Have you ever attended the gym for a weight training session, attempted to lift slightly more than you usually do for the said repetitions and failed miserably? The funny thing is if you drop those few additional kilograms and perform the exercise with your usual weight then it becomes an absolute breeze. This scenario can be summed up by the phrase ‘the straw that broke the camel’s back’ – making reference to a point which you simply cannot go past.

So how can you work through this plateau phase and continue to progress your training? Before answering the million dollar question, it’s important to note that this phenomenon should not concern you. It is by no means a failure or limitation in your training. The truth is if you’ve never experienced a training plateau then you’re either not training hard enough, or conversely, you’re lying!

Without moving too far into scientific explanations, each and every individual has a point where they simply cannot shift the weight that is placed in front of them at that particular moment in time. If you think back to the first time you attended the gym and performed weight lifting this most likely occurred on a daily to weekly basis. Gradually, over a period of time adequate stimulation of the target muscle will bring about adaptations and gains will continue to be recognised.

During the early phases of your training, overcoming these plateaus is relatively straight forward as the bar is set relatively low, giving your target muscle a large capacity for improvement. However, as you move from a novice level this room for improvement begins to diminish and although the gains you will see become more impressive, they are much more subtle and difficult to achieve.

Breaking a Plateau

You will be relieved to know that there are numerous methods available to assist you in breaking through these plateaus and support your body whilst it continues to develop physically. This article aims to identify a selection of these methods which can be applied directly to your training as and when you require them. Before taking a look at these, let us first consider several signs demonstrated by an individual that they have reached a plateau in their training:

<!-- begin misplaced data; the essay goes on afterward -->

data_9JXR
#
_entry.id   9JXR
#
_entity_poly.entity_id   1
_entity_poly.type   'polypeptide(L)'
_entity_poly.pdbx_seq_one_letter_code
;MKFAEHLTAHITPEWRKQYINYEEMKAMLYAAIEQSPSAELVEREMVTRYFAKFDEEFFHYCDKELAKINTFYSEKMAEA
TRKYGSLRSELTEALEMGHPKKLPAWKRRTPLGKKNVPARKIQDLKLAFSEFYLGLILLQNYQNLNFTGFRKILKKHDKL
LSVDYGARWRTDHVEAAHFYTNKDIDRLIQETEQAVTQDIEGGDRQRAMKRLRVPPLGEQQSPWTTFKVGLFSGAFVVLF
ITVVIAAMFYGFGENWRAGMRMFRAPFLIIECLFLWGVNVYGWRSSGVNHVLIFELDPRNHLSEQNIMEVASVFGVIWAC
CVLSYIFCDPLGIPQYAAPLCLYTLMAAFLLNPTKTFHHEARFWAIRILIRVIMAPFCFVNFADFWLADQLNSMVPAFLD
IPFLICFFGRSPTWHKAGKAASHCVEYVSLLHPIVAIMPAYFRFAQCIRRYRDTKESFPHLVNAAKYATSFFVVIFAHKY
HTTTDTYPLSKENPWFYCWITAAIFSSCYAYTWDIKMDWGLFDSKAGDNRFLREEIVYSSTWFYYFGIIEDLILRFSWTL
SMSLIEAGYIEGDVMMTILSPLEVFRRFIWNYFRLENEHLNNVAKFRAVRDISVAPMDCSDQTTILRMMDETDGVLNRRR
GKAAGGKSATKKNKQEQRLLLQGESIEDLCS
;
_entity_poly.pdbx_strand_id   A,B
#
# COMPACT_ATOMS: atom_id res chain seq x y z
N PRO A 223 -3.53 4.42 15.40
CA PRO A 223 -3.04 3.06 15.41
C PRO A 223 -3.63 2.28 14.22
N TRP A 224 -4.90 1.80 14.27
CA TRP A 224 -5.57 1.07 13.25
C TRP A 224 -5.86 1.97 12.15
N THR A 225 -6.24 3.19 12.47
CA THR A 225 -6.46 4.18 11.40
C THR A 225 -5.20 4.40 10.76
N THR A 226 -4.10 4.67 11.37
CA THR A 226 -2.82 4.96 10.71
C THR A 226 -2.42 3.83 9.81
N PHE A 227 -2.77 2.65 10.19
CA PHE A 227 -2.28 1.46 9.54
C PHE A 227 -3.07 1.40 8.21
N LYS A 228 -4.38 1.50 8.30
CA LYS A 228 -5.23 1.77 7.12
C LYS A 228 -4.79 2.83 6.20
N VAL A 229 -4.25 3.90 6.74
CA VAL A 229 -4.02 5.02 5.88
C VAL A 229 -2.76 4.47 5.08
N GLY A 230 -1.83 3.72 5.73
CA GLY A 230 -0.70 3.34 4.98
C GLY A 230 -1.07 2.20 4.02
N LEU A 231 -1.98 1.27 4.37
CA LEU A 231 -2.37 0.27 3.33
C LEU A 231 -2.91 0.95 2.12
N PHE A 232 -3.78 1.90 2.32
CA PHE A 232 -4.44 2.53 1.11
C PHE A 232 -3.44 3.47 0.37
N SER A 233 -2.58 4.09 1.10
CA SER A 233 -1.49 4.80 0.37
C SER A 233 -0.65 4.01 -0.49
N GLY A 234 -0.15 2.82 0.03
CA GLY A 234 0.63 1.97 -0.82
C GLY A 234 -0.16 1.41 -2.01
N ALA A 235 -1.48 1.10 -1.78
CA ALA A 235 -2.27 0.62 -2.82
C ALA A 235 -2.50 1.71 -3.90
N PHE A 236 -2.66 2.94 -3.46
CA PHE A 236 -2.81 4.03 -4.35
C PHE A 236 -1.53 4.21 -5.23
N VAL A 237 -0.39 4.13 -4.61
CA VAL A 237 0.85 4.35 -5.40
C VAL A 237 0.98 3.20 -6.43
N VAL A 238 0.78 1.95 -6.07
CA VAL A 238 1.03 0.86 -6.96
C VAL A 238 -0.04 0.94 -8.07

• Restless nights sleep for more than two nights.
  • General loss of appetite despite training habits.
  • Lack of motivation towards exercising.
  • Lack of training progressions in several workouts.
  • Decrements in strength of the target muscle.

It is important to note that the above signs closely resemble those demonstrated during periods of overtraining and it may be that your body is physically drained and requires a period of rest and recuperation away from the gym. If you don’t believe overtraining to be an issue then there are several methods, as stated above, which can assist you in breaking through these plateaus:

  • Ensuring your diet is adequate: Carbohydrates are required to provide your body with fuel whilst protein is the essential component for both recovery and repair following exercise. If your diet is not sufficient then this will soon translate into your training.
  • Utilising relevant supplements: Are you an individual that lacks energy levels at the gym or struggles to take on adequate protein in your diet? Supplements such as creatine and protein have been scientifically proven to provide exercise enhancements.
  • Altering your training: If you can press 100kg for 10 repetitions but struggle with 110kg then why not reduce the repetitions to 6/8 and gradually build back up to 10. Remember you can alter your training by weight, sets and repetitions as well as the exercise itself.
  • Utilising partial repetitions: For example, the bench press. If you do not possess the strength to complete the textbook technique then simply lower the bar half way before pressing again. This allows you to initially develop your strength over a lesser range. Gradually, this bar can be further lowered until you are moving the required distance.
  • Locating a spotter: Training alone has many benefits but it sometimes means you don’t have the confidence to lift heavier than you usually would. A spotter can give you this confidence and be on hand if you require assistance in beating a sticking point.
  • Cheating your way through: The idea of this method is as it suggests, is cheating slightly. For example, during standing shoulder press you may assist the lift by also pushing up through your knees. This technique allows you to shift additional weight and is great towards the end of your repetitions, although care should be taken to avoid injury.

This is by no means a comprehensive list, but the six methods highlighted above, whether utilised in a combination or independently, have the potential to allow you to continue to make the necessary progressions during your weight lifting. They might just be worth bearing in mind next time you struggle to lift that bar.

As mentioned above, the necessary levels of carbohydrates and protein are required on a daily basis to both refuel and rebuild your body. If this does not occur optimal progressions are unlikely to result. It is also worth noting that individuals undertaking regular weight training require up to double the amounts on their protein intake compared to a sedentary individual.